The international association of Academics Stand Against Poverty has come out in favor of the growing movement of universities divesting from fossil fuel investments. The news comes on the heels of several big divestment announcements, including Syracuse University’s decision to prohibit direct investment in coal mining and other fossil fuel companies.
However, despite the growing consensus amongst international education institutions, one big-name university has recently won its way free of legal entanglements. The Harvard Corporation, the governing body behind Harvard University, was recently granted its motion to dismiss a lawsuit filed by Harvard students intended to “compel the Harvard Corporation to divest from fossil fuel companies.” The announcement was made on March 23rd by the Suffolk Superior Court, however the “student plaintiffs said they plan to appeal the decision, and expect a higher court to rehear their case in the coming months.”
Across the pond, the campaign to pressure Oxford University to divest from fossil fuels remains in limbo, awaiting the next Oxford University Council Meeting.
Regardless of the lack of movement at these two prestigious institutions, the Academics Stand Against Poverty’s (ASAP) belief that there is a “growing movement to divest university endowments from fossil fuel companies” is backed by numerous and regular announcements.
On March 31, Syracuse University announced that it is formalizing “its commitment to prohibit direct investment of endowment funds in coal mining and other fossil fuel companies” after University officials met with members of Divest SU, a student-based group aiming to pressure its school to divest from investments in the fossil fuel industry.
“It is heartening to see our students fully engaged on this important issue,” says Bea González, dean of University College and special assistant to the Chancellor, in the wake of the decision. “We have already had productive dialogue on divestment, and this step underscores our mutual commitment to acting in a way that supports the best interests of the University, our students and the world.”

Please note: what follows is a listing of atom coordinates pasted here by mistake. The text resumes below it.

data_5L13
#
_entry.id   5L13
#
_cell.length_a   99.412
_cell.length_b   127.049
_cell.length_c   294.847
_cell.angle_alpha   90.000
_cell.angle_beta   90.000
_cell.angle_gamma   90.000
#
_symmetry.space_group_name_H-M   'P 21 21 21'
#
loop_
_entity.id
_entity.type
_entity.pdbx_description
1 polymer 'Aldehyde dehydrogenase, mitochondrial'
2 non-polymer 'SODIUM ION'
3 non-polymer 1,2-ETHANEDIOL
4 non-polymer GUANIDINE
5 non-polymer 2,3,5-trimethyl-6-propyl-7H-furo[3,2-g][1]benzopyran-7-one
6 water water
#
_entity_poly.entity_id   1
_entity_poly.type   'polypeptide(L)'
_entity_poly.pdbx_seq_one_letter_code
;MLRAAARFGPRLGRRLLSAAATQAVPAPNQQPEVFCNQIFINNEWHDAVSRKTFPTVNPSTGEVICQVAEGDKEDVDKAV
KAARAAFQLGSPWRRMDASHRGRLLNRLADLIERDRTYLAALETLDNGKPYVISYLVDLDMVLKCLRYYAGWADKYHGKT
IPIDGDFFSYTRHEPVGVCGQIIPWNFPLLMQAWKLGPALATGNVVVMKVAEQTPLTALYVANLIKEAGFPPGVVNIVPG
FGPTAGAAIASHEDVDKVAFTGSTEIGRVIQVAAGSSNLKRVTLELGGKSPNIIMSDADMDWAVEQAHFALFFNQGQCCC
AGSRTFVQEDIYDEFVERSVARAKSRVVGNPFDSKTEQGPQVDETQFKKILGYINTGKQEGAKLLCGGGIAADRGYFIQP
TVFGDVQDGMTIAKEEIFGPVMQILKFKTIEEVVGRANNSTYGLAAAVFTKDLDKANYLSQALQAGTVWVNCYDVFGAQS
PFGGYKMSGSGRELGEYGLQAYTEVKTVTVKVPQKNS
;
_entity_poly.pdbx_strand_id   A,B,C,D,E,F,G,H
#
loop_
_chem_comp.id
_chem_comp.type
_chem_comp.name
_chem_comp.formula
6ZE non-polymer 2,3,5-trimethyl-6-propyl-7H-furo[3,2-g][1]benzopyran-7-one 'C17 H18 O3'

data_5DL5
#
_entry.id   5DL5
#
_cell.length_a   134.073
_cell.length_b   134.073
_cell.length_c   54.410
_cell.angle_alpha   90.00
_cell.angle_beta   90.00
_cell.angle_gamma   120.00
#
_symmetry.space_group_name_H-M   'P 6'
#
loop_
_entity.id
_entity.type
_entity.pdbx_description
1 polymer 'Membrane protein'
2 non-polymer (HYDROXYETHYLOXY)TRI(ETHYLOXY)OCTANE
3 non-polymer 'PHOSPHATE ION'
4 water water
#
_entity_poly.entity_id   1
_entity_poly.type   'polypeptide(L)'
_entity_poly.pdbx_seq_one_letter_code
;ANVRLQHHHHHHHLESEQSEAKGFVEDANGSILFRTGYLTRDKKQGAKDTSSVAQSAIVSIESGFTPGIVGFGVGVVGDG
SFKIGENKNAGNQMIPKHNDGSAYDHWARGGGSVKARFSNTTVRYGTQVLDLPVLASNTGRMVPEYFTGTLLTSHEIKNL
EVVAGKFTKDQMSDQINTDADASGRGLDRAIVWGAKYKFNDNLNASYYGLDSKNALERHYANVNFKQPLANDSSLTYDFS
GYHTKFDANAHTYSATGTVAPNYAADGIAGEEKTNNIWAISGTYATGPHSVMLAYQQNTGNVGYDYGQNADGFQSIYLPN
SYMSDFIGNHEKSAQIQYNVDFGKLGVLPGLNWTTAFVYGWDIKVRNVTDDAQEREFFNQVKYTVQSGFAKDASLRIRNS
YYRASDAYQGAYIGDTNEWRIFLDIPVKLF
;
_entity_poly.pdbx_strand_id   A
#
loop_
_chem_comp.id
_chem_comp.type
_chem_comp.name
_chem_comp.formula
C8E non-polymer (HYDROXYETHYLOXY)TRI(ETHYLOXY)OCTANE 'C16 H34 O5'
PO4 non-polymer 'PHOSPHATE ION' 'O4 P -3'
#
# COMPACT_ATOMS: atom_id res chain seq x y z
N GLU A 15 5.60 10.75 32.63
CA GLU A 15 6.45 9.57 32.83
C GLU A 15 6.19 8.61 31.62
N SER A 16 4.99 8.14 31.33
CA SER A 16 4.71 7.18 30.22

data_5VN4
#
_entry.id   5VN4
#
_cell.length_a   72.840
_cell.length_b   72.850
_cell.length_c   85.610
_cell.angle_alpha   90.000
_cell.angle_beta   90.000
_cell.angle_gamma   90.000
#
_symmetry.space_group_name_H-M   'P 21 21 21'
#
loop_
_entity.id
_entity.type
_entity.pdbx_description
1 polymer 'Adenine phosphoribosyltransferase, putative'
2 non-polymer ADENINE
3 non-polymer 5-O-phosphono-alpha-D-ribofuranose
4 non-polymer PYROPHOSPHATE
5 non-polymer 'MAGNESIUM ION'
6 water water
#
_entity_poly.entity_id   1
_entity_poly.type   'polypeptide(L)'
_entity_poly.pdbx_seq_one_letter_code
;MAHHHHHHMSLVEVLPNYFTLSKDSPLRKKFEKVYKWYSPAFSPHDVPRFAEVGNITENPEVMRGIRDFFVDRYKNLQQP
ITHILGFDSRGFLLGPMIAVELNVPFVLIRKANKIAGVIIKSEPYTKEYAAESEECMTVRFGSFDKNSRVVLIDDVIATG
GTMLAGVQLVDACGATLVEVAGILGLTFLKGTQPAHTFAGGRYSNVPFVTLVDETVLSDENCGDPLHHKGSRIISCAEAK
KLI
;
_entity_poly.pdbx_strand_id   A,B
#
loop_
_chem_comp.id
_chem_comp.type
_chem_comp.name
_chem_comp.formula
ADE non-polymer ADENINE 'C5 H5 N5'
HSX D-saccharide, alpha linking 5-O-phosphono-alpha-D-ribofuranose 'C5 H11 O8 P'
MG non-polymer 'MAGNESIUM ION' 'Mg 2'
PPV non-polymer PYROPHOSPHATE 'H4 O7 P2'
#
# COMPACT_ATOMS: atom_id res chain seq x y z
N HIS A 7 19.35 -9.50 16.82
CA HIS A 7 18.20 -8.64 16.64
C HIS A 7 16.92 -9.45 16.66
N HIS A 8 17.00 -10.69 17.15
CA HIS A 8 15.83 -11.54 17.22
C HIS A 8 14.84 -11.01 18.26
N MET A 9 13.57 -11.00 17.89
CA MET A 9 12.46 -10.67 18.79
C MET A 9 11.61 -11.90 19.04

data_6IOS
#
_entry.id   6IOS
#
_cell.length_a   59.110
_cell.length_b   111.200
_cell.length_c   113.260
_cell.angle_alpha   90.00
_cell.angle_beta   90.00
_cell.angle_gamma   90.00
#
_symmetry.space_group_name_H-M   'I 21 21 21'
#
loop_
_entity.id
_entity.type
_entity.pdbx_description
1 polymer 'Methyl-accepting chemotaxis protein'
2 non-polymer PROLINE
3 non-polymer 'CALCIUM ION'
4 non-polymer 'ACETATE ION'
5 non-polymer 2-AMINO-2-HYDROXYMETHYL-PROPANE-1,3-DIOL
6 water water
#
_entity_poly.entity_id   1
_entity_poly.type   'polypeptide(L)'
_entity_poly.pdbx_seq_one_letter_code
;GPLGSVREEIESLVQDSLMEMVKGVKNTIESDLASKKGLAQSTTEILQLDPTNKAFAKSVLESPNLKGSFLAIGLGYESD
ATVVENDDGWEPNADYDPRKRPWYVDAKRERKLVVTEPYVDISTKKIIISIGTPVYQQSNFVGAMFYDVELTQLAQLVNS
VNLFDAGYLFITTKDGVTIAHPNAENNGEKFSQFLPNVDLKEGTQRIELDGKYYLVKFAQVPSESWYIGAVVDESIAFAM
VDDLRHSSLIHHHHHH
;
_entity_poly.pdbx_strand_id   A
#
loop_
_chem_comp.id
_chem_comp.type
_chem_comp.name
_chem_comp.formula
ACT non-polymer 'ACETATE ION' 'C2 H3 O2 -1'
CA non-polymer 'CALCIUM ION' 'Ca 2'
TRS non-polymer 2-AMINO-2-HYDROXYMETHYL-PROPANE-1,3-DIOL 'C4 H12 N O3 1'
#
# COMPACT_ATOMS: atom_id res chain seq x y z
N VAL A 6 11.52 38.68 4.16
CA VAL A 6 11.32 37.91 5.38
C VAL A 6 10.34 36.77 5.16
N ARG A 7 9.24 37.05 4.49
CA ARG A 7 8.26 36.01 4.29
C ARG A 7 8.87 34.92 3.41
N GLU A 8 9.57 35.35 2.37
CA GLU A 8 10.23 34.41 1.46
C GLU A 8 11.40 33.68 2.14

Such widespread recognition and public pressure is why numerous groups are jumping on the proverbial divestment bandwagon. Specifically, the Academics Stand Against Poverty announced its own support of university divestment programs, applauding “the recent divestment commitments made by Stanford University, the New School, University of Glasgow, Syracuse University, and 23 other universities in the United States, Europe, and elsewhere” — which CleanTechnica has covered for some years now.
Concluding its public statement, which presents both a financial and moral argument for fossil fuel divestment, ASAP states that they “believe that institutions of higher education have a special duty to take this stand.”
As academics, we are in the privileged position to understand the risks posed by climate change and to make powerful statements in support of action. We support the student-led divestment campaigns at universities around the world. We support the recent decision by the United Nations – and UN General Secretary Ban-Ki Moon – to back the divestment movement. We support the cities of Seattle, Portland, Bristol, Oxford, and nearly 50 others in their decision to divest from fossil fuels, as well as the 30 foundations and nearly 100 religious organizations that have done the same. And we support The Guardian’s campaign to ask the Gates Foundation and the Wellcome Trust to divest, recognizing that investments in fossil fuels are inimical to their efforts to advance global development and health.
In the words of Desmond Tutu: “We can no longer continue feeding our addiction to fossil fuels as if there were no tomorrow, or there will be no tomorrow.”
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